Butotong with one of the trees she planted in the Liguasan Marsh
Copyright: WFP/Philipp Herzog
The Liguasan Marsh is a 288,000- hectare marshland which plays a vital role in maintaining the ecological balance of the Central Mindanao region in the southern Philippines. The communities surrounding the marsh, together with their local government, has embarked on a reforestation project to protect and conserve the biodiversity of the marsh -- and WFP was there to support them.
Butotong Baklid is a loving mother of six children. She lives in the Liguasan Marsh, a 288,000- hectare marshland which plays a vital role in maintaining the ecological balance of the Central Mindanao region in the southern Philippines.
The marsh is threatened by deforestation and other unsustainable practices which are resulting in the rapid decline of many species of fish, trees, flora and fauna.As a result, the community feels strongly regarding the need to protect and conserve the biodiversity of the marsh. The Department of Environment and Natural Resources and the Department of Agriculture initiated a reforestation project in the area that aimed to establish 138 household nurseries.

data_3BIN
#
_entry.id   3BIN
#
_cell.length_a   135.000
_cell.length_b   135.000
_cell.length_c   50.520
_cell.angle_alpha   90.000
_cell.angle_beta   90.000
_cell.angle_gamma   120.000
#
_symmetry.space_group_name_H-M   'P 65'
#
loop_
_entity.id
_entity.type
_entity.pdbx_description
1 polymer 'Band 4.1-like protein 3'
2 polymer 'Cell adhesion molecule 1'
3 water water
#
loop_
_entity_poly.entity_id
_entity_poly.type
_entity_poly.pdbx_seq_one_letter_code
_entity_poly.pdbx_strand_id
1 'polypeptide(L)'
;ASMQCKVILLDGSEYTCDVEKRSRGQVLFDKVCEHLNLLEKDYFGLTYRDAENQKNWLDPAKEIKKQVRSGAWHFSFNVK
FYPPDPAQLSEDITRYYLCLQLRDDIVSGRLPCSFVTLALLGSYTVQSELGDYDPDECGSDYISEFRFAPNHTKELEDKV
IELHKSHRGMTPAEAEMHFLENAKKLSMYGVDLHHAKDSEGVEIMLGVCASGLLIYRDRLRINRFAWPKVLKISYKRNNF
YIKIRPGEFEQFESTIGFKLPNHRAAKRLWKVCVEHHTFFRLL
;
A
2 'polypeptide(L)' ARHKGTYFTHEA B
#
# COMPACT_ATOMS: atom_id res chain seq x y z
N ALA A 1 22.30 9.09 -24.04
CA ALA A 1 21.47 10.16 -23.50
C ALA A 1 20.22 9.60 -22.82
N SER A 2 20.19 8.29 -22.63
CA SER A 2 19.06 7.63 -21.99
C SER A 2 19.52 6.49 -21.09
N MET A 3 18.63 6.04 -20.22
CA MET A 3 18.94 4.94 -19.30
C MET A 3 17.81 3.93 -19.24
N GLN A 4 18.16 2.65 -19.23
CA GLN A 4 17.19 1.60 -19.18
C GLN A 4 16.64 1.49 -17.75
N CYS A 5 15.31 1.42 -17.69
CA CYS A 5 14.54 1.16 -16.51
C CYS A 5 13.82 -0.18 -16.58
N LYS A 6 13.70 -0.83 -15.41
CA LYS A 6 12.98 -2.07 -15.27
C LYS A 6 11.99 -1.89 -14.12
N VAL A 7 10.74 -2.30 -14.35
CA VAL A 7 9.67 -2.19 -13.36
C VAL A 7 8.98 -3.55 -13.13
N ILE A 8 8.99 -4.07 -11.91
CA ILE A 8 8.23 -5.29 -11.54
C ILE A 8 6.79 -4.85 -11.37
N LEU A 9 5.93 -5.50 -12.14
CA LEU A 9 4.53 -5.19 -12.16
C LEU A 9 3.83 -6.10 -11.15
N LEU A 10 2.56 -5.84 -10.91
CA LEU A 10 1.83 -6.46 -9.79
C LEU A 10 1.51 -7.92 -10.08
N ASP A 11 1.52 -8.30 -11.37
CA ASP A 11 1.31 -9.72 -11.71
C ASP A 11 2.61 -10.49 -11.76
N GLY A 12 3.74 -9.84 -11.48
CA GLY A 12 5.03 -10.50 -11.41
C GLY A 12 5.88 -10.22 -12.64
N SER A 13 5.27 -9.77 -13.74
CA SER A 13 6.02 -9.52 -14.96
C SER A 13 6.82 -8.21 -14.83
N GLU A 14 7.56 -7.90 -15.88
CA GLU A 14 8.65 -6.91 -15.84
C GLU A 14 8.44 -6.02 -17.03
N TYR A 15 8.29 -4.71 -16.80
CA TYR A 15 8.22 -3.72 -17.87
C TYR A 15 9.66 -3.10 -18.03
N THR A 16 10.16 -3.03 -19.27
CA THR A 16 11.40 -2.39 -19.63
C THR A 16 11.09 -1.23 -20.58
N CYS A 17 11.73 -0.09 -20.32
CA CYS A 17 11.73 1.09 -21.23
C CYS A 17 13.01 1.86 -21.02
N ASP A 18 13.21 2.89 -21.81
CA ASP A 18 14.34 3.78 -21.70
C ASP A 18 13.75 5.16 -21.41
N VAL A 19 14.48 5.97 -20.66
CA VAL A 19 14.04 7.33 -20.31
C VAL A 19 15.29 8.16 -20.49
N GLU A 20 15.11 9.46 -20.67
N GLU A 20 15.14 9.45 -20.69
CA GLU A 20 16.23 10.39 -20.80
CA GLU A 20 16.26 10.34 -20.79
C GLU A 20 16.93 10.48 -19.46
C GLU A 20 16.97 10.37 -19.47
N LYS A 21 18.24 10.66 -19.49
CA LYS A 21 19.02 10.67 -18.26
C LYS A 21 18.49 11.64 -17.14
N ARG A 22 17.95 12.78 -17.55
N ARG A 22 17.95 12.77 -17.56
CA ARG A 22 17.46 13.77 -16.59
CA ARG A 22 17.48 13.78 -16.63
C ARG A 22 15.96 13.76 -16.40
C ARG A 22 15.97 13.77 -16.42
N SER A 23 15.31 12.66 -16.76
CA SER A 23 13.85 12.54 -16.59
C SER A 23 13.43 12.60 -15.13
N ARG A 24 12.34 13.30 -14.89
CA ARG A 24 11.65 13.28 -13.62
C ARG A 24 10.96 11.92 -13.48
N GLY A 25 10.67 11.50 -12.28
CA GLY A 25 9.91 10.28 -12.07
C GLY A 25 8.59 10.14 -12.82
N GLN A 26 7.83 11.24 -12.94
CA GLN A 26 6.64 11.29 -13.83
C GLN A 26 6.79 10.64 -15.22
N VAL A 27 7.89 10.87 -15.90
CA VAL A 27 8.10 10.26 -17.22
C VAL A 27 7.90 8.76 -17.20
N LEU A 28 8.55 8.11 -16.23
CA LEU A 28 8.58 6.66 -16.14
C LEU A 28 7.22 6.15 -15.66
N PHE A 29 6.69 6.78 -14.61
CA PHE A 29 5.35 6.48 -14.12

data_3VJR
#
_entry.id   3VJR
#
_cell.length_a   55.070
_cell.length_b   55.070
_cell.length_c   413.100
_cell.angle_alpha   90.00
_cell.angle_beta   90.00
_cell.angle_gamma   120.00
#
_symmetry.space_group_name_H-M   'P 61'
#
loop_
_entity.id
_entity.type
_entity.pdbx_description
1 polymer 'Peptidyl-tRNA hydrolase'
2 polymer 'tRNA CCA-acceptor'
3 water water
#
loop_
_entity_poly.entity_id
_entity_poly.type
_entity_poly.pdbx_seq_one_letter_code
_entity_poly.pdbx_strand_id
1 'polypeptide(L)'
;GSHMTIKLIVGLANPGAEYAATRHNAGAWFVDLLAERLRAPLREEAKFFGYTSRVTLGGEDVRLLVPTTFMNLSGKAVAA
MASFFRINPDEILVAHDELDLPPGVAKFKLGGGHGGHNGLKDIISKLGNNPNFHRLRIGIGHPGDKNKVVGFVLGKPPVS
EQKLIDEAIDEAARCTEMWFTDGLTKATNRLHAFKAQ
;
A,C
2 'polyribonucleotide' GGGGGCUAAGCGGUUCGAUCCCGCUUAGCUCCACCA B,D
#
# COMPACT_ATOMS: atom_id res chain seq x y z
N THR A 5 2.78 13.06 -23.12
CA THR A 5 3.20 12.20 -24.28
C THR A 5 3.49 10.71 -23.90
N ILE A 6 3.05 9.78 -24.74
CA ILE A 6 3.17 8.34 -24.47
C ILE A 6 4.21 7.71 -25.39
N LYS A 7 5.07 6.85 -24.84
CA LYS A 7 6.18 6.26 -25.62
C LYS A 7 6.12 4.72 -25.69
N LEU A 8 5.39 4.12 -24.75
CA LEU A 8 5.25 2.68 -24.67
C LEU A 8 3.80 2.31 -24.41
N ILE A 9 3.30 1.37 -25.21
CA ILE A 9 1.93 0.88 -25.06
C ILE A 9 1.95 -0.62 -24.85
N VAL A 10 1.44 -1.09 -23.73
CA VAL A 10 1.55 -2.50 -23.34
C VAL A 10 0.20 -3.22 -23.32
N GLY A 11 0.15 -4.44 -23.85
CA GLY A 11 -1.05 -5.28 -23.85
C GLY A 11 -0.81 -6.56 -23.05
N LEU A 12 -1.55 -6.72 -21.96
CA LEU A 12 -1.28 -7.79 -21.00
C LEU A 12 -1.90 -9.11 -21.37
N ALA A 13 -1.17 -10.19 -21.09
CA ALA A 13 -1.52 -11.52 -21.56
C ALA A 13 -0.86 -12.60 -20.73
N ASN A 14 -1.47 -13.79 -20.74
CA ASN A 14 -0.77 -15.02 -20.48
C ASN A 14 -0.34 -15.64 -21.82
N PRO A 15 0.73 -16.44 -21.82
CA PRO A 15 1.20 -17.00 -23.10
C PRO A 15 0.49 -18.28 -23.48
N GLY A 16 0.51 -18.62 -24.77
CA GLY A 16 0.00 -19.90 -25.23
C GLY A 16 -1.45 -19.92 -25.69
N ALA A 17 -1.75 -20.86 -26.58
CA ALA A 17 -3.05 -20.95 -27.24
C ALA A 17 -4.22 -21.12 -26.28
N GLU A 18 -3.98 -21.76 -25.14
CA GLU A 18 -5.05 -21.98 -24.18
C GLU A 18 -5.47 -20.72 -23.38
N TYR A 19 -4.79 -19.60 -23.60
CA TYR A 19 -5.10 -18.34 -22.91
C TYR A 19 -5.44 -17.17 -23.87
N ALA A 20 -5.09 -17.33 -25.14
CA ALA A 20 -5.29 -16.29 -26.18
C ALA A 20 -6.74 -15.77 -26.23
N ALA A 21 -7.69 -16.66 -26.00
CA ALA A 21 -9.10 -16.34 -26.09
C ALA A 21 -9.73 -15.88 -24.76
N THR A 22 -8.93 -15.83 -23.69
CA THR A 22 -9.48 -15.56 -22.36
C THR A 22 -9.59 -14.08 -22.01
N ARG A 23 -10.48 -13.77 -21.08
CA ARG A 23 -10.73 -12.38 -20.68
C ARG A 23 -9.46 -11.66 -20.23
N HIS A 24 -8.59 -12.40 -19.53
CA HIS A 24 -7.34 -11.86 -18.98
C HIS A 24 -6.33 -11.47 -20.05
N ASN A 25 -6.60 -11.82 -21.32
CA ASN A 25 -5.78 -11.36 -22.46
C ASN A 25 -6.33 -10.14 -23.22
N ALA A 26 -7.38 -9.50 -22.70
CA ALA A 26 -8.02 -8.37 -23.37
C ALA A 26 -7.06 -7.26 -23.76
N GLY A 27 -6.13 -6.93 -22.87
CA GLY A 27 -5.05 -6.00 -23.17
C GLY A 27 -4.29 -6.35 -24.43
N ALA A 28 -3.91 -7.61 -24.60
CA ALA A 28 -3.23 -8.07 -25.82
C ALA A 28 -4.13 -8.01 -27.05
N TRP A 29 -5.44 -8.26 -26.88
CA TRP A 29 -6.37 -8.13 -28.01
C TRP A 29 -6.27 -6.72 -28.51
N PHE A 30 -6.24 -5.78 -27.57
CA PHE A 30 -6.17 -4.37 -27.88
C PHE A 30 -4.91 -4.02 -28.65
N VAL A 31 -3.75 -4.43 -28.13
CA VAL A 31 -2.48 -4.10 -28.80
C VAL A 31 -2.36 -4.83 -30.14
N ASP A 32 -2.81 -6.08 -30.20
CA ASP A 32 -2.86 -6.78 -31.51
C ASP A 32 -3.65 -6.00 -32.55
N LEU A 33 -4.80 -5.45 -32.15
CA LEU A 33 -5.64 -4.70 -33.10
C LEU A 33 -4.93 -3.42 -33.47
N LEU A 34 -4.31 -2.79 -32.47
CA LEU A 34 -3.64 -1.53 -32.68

The World Food Programme (WFP) supported this local initiative by providing rice to the project’s participants, as they planted indigenous seedlings that will help rebuild the environment. Over 1,200 households took part in the effort, and Butotong herself received 5 sacks of rice as an incentive to participate in this community project. The rice helped support her family’s food needs.
The people in this area have also been seriously affected by decades of violent conflict between separatist rebels and government troops. Butotong’s own husband was killed in the crossfire in an upsurge in conflict in 2008, and for two months she and her children hid in the fields, living in a makeshift shelter and sleeping on the floor.
“My greatest dream now is for my kids to finish their education,” she says. Thanks to a school feeding programme being implemented by the Department of Education together with the WFP, Butotong’s children in elementary and pre-school are currently attending school every day where they receive a hot, nutritious meal.
It may sound simple, but for Butotong, as a widow with an unstable livelihood, this programme means fewer worries about where her children’s next meal will come from. And for her children, the daily school meals help them focus on their studies and less on their empty stomachs.
Butotong at her home in the Liguasan Marsh Copyright: WFP/Philipp Herzog
Previously the Carlo Schmid Fellow in the Communications and Partnerships Unit for WFP in the Philippines. Philipp also briefly served as Reports Officer for WFP in South Sudan, before rejoining WFP Philippines as Communcations Officer.